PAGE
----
Stockholm (HedgeNordic) – Origo Quest 1, a Stockholm-based long/short equity fund that occasionally engages in constructive activism to unlock shareholder value in their holdings, has accepted a cash offer for gaming company Cherry. In mid-December, Cherry received a takeover offer from EE Intressenter, a consortium that includes insiders such as board chairman Morten Klein, of SEK 87 per share, which corresponds to a premium of 20 percent over the last closing price before the announcement of the offer.
Launched in February 2013, Origo Quest had Cherry as one of their earliest investments. Cherry owns, acquires and develops fast-growing gaming, media, and entertainment companies. At the time of the investment, the gaming company employed around 650 employees and generated negative earnings before interest and taxes on revenues of SEK 300 million. Following several years of robust growth, Cherry currently employs 865 employees and makes more than SEK 650 million in earnings before interest and taxes on roughly SEK 3 billion in revenues.
Cherry has been a top position of Origo Quest in the past four years, on average accounting for ten percent of its portfolio. At the cash offer of SEK 87 per share, the fund’s Cherry investment would return 18 times the original investment. Despite making an enormous return on this investment, the team running Origo Quest believe the offer gives them “bittersweet feelings.” After all, Origo Quest took an active role as a minority shareholder and had other ideas of how Cherry could unlock and increase shareholder value, one of which was the potential spin-off of fast-growing slots provider for the online casino industry, Yggdrasil Gaming.
Despite Cherry having enjoyed phenomenal growth during Origo Quest’s time as a shareholder, the growth journey had both rough and smooth patches. The firm’s online gaming business experienced severe troubles in the second part of 2017 as a result of poor management execution. Portfolio manager Stefan Roos tells HedgeNordic that “at the time, we decided to put more pressure on management to increase transparency and speed up the firm’s spin-off strategy that had been so successful for Cherry in the past.” The pressure came as Origo Quest increased their stake in the company.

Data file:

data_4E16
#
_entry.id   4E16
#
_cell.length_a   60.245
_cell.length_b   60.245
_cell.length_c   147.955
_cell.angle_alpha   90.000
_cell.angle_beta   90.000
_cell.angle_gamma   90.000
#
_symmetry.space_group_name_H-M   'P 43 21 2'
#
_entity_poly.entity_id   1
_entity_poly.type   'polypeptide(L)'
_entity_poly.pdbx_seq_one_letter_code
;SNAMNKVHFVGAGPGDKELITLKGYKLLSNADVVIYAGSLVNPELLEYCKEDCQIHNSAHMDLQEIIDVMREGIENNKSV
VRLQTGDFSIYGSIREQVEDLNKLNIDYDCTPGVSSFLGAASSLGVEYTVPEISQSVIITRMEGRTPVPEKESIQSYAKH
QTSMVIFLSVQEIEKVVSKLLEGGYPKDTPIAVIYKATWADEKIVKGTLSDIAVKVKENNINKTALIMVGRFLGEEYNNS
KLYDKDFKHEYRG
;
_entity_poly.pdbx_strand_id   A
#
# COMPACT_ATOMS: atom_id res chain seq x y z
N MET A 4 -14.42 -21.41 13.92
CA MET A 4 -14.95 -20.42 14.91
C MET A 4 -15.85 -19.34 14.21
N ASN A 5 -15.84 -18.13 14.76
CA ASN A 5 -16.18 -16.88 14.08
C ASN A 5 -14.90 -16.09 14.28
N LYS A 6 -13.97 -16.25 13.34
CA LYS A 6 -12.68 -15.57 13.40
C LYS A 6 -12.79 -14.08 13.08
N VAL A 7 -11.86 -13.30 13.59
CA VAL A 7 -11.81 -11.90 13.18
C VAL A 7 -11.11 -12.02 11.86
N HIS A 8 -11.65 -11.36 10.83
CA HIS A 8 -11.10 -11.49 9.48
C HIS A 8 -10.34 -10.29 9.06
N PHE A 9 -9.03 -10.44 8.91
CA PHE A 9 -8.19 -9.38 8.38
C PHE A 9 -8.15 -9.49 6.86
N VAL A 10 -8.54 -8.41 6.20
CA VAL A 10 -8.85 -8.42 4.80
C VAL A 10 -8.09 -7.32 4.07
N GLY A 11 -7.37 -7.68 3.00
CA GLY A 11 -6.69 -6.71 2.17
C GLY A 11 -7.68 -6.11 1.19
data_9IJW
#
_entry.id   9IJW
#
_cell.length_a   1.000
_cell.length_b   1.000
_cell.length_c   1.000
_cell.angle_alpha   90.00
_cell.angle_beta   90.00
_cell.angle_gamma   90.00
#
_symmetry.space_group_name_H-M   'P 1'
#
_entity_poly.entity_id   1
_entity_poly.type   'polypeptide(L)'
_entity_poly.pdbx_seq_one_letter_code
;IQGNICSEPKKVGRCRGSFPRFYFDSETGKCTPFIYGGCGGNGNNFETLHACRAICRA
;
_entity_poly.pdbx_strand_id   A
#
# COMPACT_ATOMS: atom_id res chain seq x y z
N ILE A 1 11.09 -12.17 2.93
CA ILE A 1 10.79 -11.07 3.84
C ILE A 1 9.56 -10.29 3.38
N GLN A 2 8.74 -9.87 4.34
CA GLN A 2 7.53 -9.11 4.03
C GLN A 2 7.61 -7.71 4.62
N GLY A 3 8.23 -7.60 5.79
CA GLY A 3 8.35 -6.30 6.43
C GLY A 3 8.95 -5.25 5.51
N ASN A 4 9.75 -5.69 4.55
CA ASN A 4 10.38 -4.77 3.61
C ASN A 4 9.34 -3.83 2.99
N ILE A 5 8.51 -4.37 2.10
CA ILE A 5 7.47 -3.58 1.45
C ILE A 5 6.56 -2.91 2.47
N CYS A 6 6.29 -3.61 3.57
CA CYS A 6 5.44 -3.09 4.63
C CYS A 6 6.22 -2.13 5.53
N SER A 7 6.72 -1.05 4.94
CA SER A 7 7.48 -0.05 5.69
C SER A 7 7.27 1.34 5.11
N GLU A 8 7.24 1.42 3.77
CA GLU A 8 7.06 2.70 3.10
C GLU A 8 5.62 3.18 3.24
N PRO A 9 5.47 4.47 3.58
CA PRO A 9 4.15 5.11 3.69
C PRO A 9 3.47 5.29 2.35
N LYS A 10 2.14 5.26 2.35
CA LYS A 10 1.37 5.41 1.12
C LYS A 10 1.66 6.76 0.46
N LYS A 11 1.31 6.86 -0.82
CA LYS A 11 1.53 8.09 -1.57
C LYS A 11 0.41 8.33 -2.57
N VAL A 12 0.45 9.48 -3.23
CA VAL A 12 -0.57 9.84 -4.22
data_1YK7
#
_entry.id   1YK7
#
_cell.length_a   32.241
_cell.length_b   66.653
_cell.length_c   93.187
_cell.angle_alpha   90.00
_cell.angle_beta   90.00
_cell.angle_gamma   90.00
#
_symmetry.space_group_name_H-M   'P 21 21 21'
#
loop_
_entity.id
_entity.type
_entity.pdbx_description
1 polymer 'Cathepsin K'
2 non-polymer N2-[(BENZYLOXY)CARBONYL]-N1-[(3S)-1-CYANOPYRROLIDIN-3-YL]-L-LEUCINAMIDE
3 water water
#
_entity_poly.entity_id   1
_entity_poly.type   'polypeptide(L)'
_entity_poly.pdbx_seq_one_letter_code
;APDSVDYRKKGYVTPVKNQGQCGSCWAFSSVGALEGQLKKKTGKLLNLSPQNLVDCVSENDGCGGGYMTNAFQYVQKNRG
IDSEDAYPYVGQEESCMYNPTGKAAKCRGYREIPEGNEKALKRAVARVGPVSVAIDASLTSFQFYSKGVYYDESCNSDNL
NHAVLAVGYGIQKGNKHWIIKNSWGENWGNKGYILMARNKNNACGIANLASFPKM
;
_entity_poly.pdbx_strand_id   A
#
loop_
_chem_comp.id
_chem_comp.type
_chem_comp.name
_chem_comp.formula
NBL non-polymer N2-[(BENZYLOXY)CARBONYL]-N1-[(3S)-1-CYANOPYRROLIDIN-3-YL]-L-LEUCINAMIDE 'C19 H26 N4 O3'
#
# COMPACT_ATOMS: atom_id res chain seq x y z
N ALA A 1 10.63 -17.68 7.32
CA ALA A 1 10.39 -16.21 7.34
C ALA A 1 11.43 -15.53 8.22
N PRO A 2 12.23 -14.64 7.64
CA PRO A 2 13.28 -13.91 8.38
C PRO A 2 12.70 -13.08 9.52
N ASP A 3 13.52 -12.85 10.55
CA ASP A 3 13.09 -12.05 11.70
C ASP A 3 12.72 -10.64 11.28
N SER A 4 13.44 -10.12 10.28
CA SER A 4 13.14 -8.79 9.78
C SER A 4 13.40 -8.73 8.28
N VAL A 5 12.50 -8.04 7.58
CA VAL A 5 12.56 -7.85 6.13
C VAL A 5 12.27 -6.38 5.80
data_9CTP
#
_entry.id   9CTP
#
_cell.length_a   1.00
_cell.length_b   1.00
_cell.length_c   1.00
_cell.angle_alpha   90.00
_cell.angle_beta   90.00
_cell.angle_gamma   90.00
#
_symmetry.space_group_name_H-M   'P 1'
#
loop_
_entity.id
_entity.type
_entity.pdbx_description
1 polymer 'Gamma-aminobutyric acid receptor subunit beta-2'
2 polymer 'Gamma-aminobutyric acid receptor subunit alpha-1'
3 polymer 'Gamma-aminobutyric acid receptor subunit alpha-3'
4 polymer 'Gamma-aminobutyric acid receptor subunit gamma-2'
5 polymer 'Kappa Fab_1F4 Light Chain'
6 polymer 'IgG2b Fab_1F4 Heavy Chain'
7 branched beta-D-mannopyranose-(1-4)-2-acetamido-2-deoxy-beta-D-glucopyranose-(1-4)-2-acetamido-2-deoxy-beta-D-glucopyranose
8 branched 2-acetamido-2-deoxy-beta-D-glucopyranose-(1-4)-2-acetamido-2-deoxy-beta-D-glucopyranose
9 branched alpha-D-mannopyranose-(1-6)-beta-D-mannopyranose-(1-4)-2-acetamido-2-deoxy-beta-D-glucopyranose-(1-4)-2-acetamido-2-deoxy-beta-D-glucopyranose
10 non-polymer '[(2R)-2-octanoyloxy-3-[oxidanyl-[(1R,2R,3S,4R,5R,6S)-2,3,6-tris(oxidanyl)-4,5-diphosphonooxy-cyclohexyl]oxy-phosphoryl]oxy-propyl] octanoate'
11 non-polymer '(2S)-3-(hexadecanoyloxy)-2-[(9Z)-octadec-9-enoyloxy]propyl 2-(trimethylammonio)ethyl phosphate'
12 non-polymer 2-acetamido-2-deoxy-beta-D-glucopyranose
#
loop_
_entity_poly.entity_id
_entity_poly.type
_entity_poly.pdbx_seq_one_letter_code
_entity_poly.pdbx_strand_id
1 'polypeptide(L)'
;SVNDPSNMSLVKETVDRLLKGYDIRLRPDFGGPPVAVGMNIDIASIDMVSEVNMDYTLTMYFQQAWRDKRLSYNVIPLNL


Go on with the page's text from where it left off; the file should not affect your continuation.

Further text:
As a minority shareholder, Origo Quest frequently engaged in constructive behind-the-scenes dialogue with Cherry’s management team, its Board and other shareholders. In late September of last year, however, the Stockholm-based hedge fund issued a public letter as a follow-up on the strategy discussions held in the latter part of 2017. In the letter, Origo Quest argued for the spin-off Yggdrasil Gaming, writing that “an independent and stand-alone Yggdrasil would become more agile and nimble.” The team at Origo, comprised of Stefan Roos and Carl Rydin, valued Yggdrasil between SEK 3.5 – 4.0 billion on a debt- and cash-free basis, but chairman Morten Klein responded by saying that Origo Quest’s estimated valuation was too high.
In spite of his response to Origo Quest’s letter, the chairman is now a member of the consortium that bid for Cherry. Roos considers that “the consortium now wants to realize the value-gap by themselves instead of sharing the potential with all current shareholders.” According to a public letter announcing the decision to accept the cash offer, Roos and Rydin “do see both an operational and a valuation risk with a failed bid given the number of insiders involved in the consortium, leading to risk/reward dynamics that are no longer asymmetrically skewed in our favor.” In spite of all recent developments, Roos considers that “all in all, this has been a fantastic investment for our fund investors.”
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